Marie: I was in Egypt when I encountered a horse in a cramped corner market. It was harnessed with blinders on, undernourished, and looked generally miserable. I could feel its presence, though—more than animals ever before. I remember thinking, “What is your name?” to the horse, and the response came back overwhelmingly: “I don’t know.” I decided right then and there that we do not have to treat other beings like this.

NB: What did you think when you first heard of veganism?

Marie: I thought it was so extreme and only raw foods.

Butterfly: I thought it sounded like something I wanted to try—but just couldn’t because it would be too expensive or too hard. When I gave it a try, my joint problems, insomnia…everything just stopped. It heals the body.

NB: How did this vegan outreach come out of Little Rock?

Butterfly: It began with the raw food movement and public support at farmer’s markets on the weekends. People would smell our food and not believe it was vegan.

NB: How do you equate feminism with veganism?

Marie: Read The Sexual Politics of Meat—once you have read that, you cannot forget it. People think that dairy products are “so humane,” but this could not be less true. Kept constantly pregnant and lactating sounds worse to me than death. By making a slave of the cow and then killing the body once it can no longer produce—that is how you get your dairy.

Patriarchy couldn’t survive without this enslavement and cooption of female bodies. People no longer have to do that work—these creatures are simply fed into the machine and forgotten.

Butterfly: The humane meat movement is ridiculous. You think it’s better to treat someone nicely and then kill them?

NB: What are some ways in which your business has supported, or seeks to support, feminist groups, actions and initiatives?

Both: Our business supports feminist actions by offering plant-based nutrition workshops to populations of underserved mothers and women, thus sharing with them the ideals of how their tation in life is connected to the liberation of other species.

We give workshops on women's health, for example—fibroid elimination and cancer prevention. That workshop gives them a plethora of information, from how to eliminate the actual fibroid to how to heal themselves mentally and spiritually. We reiterate that diseases that affect women aren't just physical ailments—they are often self-esteem driven and/or environmentally driven.

Focusing on what things in our lives are no longer valid and hold us back, making us feel less than, and then taking steps to rid ourselves of them helps us to become viable, contributing forces in the world and for ourselves. Self-care is important, and most women have not a clue. To be a feminist/activist, you have to first love yourself. Otherwise, you won't be around to make a difference for women—or anybody.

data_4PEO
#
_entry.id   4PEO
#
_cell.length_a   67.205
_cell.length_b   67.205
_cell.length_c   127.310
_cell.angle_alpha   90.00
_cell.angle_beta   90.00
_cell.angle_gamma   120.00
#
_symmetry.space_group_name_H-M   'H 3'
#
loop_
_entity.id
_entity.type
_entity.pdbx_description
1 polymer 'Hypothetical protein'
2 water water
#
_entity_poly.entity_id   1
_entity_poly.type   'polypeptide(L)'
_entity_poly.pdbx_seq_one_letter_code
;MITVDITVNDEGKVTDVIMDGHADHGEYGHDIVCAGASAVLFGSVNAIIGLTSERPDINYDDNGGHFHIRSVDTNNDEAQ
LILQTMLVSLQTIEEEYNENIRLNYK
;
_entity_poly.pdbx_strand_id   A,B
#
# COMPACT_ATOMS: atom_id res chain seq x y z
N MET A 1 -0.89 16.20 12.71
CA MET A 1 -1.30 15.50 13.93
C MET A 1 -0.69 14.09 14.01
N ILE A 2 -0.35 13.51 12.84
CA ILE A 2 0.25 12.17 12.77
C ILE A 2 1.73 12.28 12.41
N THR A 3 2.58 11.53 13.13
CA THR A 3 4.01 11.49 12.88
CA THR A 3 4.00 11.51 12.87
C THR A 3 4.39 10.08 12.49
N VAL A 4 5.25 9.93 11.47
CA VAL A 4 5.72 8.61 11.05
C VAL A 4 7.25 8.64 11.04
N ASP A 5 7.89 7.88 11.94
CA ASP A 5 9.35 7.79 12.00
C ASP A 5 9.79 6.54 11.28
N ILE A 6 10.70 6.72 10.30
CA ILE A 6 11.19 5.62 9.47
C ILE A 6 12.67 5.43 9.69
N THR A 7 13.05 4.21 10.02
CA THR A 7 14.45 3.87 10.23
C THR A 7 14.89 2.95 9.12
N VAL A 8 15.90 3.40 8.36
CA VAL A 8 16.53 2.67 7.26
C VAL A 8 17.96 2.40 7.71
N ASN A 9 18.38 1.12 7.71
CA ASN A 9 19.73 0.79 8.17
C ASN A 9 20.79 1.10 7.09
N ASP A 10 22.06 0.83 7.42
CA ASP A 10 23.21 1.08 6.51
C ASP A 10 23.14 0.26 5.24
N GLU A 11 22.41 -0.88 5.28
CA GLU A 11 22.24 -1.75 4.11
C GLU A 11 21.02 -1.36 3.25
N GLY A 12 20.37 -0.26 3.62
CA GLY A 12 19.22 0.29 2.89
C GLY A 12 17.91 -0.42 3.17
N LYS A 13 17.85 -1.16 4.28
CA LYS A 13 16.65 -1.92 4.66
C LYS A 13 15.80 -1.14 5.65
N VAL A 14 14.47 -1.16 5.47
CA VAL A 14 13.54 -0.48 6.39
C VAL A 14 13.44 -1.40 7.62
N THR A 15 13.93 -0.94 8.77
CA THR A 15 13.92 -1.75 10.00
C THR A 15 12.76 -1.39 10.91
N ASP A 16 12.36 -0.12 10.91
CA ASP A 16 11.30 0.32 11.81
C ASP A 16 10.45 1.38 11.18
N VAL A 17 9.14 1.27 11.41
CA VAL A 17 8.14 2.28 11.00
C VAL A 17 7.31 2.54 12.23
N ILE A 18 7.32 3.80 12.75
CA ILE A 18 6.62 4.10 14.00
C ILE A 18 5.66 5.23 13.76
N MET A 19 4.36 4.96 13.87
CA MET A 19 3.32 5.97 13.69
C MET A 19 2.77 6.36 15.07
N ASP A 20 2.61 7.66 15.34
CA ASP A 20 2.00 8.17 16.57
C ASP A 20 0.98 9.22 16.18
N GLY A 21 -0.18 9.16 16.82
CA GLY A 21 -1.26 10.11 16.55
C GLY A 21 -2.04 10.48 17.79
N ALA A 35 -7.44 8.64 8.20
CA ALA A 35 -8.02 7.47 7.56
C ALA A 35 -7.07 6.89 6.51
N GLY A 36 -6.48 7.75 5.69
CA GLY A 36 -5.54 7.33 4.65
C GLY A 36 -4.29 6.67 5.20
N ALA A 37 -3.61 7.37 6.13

NB: I have received many critiques of animal rights activism as being a classist, white, privileged movement. Can you comment on this for me?

Marie: Go ask 500 million Hindus and the rest of the world who does this all of their lives. Some of the world’s poorest are thriving off of this lifestyle. If meat is eaten in these communities, it is a fraction of their intake. Everybody in the village can be fed off of a few grains for weeks. Take a look at tofu’s protein and nutrient make-up and compare that to the same amount of ground beef. Then we can have this conversation of price comparisons.

NB: Do you have any advice to offer to liberationists organizations regarding how they can better embrace communities of color, and/or how to reach across classes, here in the US?

Both: Yes, and in fact we were just discussing this challenge a few days ago!  These liberation organizations need to strike while the iron is hot, so to speak, with the topic of police brutality having its day in the sun in national media. There are so many disaffected young people of color with no purpose, calling or motivation that have so much energy that can be channeled in a positive direction. There should be outreach programs that specifically target these communities. Take it to the schools, take it to the corners, take it to the churches.

Everyone wants to talk about there is no food, there are no jobs, etc. Taking time with young people to teach them and engage them in the arts, including gardening, gives them direction, focus and something to do.

We ran a program a couple of years ago called Fresh Start, where we worked with a group of young women of color to plant a garden in the yards of people from our community. We had two volunteers who allowed us to come into their homes and lay out plans for a garden. The girls not only dug the gardens and planted seeds with us, but they were also responsible for the filming of this process.  Teaching theses two skills has given them something that they can take and make their own. We can't just sit by and say, “The youth are causing problems; they have no direction.” We have to be bold enough to seek them out and give them something worthwhile and productive to do. If we don't, someone else will.

NB:  I am curious as to how the South of the United States responds to veganism?

Marie: We have been keen and aware of this as well. We have been showing low-income parents these “Cooking Matters” classes.